Thank you. Us coming to this site and reading what you write is not a crime in our respective countries. It is not even a basis for a prosecutorial action. You coming to this site and reading what we write is a crime in your country. Are you not afraid of getting caught and being persecuted? Do you feel your argument “I am here primarily to practice writing in English and to try to improve critical/analytical skills” would win Uzbek government’s criminal case against you? Do you feel English practice is so important that it is worth the risk? Can you comment on that?

Can you also comment on this contradiction. As noted, by reading this site, you are in contempt of the laws and regulations of the Uzbek government. Simultaneously, you argue with people who criticize that government

Metin June 3, 2010 at 5:08 pm

You coming to this site and reading what we write is a crime in your country

Phnx, intentionally or not you misinform. Can you prove it is a crime to access this website in my country? Even if believe what’s written in original article at Uzmetronom is true, one can conclude that a written commitment will be a basis for disciplinary measure by employer. If you comprehend it as criminal persecution – well it’s your problem. One thing is clear – you’re not sympathetic for Uzbekistan and wish see it as country of darkness. Obviously you don’t like if someone challenges your view – otherwise why to discuss my personality? ad homonym comments and attempts to frighten?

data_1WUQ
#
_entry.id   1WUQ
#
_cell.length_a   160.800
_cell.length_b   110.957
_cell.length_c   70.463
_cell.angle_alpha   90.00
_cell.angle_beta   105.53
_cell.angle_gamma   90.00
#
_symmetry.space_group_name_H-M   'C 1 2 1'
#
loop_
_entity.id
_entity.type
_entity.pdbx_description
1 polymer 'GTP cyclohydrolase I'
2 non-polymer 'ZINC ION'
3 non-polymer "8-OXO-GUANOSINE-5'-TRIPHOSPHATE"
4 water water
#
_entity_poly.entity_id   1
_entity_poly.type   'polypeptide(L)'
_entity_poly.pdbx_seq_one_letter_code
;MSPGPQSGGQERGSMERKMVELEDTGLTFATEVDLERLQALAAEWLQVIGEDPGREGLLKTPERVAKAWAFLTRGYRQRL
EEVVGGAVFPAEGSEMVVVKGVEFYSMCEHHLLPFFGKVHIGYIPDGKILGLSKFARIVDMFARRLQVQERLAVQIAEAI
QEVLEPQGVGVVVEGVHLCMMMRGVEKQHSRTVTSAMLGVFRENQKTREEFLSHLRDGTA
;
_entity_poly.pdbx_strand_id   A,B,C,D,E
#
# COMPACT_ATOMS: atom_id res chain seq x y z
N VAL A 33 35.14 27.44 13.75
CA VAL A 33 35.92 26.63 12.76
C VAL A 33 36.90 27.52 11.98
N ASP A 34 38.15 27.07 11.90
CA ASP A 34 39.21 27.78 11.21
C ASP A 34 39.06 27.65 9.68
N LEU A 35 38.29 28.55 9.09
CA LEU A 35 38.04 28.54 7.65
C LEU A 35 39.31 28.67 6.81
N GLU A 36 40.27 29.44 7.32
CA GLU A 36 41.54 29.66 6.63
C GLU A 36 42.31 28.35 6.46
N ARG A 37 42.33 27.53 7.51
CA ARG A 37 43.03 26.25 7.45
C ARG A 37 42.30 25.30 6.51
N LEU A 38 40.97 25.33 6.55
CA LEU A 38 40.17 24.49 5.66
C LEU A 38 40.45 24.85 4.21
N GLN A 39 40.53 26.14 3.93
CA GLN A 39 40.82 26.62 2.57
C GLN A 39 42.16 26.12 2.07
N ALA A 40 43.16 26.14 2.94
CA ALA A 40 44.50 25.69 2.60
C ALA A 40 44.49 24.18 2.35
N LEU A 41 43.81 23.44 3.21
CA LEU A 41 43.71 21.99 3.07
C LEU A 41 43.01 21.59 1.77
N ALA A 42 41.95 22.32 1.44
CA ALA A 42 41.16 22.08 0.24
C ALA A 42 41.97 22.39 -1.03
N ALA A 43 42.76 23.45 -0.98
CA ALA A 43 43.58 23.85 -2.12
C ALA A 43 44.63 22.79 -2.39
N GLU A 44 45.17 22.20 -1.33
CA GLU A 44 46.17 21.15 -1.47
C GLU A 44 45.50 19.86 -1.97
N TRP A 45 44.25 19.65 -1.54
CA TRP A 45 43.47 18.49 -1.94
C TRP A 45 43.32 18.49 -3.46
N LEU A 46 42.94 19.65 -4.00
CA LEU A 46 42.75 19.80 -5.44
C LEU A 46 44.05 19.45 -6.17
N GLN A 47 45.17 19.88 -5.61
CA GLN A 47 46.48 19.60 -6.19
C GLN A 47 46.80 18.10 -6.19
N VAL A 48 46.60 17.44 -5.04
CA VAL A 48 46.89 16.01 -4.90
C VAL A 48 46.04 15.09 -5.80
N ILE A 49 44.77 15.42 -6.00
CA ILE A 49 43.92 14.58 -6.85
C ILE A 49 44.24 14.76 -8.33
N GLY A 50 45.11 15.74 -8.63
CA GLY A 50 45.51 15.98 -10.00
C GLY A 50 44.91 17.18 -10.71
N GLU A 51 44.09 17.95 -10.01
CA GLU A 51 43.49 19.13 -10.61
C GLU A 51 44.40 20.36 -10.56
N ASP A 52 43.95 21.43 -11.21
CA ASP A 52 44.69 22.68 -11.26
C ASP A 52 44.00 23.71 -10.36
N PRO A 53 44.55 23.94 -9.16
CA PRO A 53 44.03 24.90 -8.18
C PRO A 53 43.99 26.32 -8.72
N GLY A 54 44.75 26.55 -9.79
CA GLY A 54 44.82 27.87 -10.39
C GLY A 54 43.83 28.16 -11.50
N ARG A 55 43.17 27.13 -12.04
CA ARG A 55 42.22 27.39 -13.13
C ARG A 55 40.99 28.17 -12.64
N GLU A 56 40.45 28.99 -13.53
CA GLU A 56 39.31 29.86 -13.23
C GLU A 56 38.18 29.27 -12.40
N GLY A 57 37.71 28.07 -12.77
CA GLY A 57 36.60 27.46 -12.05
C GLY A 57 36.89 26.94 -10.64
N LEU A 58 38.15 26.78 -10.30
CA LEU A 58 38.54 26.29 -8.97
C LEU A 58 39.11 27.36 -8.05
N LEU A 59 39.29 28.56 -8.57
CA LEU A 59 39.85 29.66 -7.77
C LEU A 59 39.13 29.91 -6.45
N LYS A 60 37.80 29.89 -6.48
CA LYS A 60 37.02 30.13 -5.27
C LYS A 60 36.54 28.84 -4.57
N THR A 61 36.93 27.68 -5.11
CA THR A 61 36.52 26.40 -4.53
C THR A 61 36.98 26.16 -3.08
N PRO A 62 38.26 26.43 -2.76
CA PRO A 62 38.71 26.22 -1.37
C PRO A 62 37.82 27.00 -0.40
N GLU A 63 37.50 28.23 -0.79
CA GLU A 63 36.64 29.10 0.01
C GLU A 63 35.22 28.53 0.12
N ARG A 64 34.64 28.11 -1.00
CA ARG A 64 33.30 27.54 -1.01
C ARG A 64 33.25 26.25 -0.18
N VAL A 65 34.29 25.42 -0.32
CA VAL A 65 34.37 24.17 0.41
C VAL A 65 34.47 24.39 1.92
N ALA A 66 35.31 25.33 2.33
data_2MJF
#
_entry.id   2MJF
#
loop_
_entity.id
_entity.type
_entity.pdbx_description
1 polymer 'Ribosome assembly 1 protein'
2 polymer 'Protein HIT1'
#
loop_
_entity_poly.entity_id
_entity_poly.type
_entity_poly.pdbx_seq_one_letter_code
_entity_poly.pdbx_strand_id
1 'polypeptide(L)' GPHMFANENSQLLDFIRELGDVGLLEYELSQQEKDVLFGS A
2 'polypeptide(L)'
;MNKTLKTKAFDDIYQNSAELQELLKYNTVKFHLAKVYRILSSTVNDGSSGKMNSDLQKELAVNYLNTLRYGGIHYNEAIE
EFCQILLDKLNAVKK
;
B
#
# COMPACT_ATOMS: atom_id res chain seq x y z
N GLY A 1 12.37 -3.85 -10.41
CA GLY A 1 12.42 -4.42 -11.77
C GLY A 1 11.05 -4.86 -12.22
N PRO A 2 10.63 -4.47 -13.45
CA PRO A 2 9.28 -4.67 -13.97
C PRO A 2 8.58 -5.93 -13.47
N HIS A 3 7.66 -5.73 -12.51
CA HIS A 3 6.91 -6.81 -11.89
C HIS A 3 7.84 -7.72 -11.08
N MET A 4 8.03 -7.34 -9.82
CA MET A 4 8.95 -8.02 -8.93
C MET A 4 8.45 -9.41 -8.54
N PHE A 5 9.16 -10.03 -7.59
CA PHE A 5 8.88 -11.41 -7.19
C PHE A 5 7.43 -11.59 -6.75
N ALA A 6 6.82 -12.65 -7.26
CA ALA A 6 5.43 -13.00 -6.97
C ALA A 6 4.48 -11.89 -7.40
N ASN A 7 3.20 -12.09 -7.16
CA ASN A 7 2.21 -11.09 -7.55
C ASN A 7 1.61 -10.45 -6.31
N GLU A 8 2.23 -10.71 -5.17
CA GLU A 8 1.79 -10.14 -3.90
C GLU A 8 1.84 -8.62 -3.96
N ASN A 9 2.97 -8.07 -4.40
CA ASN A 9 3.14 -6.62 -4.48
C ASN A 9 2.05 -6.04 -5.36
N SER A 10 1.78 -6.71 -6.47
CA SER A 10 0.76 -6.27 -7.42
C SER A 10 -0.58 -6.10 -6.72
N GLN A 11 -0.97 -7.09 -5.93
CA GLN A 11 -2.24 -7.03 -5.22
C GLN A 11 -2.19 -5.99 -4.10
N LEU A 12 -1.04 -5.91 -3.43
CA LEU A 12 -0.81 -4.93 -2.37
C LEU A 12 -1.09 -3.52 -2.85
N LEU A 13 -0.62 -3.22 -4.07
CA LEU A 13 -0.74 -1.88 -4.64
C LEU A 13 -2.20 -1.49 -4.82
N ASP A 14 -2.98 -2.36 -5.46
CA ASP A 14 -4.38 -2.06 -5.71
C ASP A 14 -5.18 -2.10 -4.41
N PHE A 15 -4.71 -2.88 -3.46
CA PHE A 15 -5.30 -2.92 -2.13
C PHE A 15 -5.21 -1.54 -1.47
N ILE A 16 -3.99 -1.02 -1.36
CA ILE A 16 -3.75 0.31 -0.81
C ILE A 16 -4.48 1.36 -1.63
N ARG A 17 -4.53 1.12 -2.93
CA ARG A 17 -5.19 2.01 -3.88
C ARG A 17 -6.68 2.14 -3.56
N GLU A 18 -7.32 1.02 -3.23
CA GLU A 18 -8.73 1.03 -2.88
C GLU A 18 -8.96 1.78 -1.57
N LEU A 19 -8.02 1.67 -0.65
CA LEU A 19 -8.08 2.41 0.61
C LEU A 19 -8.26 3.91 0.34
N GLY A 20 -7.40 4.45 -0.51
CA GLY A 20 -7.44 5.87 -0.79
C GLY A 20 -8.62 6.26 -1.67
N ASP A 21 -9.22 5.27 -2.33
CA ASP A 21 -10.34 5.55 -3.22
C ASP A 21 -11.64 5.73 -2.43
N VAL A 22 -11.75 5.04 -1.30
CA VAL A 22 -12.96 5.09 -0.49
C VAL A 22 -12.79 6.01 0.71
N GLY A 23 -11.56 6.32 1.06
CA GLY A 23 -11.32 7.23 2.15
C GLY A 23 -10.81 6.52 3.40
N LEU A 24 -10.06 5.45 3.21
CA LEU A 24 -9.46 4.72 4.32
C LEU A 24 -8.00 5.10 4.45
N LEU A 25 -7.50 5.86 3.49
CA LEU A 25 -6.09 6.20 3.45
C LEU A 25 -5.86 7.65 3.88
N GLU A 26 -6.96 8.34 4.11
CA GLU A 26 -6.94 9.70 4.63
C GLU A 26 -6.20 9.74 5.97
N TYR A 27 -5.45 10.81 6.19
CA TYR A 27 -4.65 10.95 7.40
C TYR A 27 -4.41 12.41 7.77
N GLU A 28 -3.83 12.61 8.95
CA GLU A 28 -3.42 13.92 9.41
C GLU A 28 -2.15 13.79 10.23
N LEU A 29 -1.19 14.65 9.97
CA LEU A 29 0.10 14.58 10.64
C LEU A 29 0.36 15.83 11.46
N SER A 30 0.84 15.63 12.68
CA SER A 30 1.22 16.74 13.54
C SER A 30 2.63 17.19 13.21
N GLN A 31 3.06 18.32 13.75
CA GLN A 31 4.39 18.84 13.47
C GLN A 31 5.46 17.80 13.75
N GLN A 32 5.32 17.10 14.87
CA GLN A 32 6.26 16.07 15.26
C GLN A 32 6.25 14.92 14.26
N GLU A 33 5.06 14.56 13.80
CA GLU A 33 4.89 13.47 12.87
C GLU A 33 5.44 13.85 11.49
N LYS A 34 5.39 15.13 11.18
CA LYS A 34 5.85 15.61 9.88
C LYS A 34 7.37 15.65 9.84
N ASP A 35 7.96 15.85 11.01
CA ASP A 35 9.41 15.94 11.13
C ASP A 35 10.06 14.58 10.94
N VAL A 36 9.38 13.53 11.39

that’s weakness of your argument, and again that’s your problem.

Phoenix June 3, 2010 at 5:31 pm

Metin,
Just to avoid confusion: this response should be below. Your latest comment has no “Reply” button. I’m not saying it’s your fault.

First you didn’t argue with the “crimes” idea. Now you area asking me for a legal proof. Reading “articles which defame the government of the Republic of Uzbekistan” is not allowed in Uzbekistan. We know that without reading Noah’s article

I didn’t discuss your personality. I didn’t make any ad hominem attacks. I only wondered why you are willing to take risks to practice English. Also, I pointed out a contradiction in your behaviour. And you didn’t respond to that.

Michael Hancock June 3, 2010 at 8:21 pm

Replies only nest so far. I’ve often cursed the lack of a reply button, but it’s for the best – each reply is indented, and if we allowed that many replies, all the text would be off in the right margin somewhere.

Part of the design of a blog, you see. It’s Not A FORUM. You’re SUPPOSED to be REPLYING to the text of the post, not mixing it up in the comment mosh pit. We’ll see about getting you guys some place to take off your shirts and wrassle in the mud.

Nathan Hamm June 3, 2010 at 9:20 pm

Though, I am here primarily to practice writing in English and to try to improve critical/analytical skills.

Metin, this is why I am really glad you read and comment, even if I often disagree with you. You’re sincere, and I appreciate that.

Eyebrows raised June 3, 2010 at 12:11 pm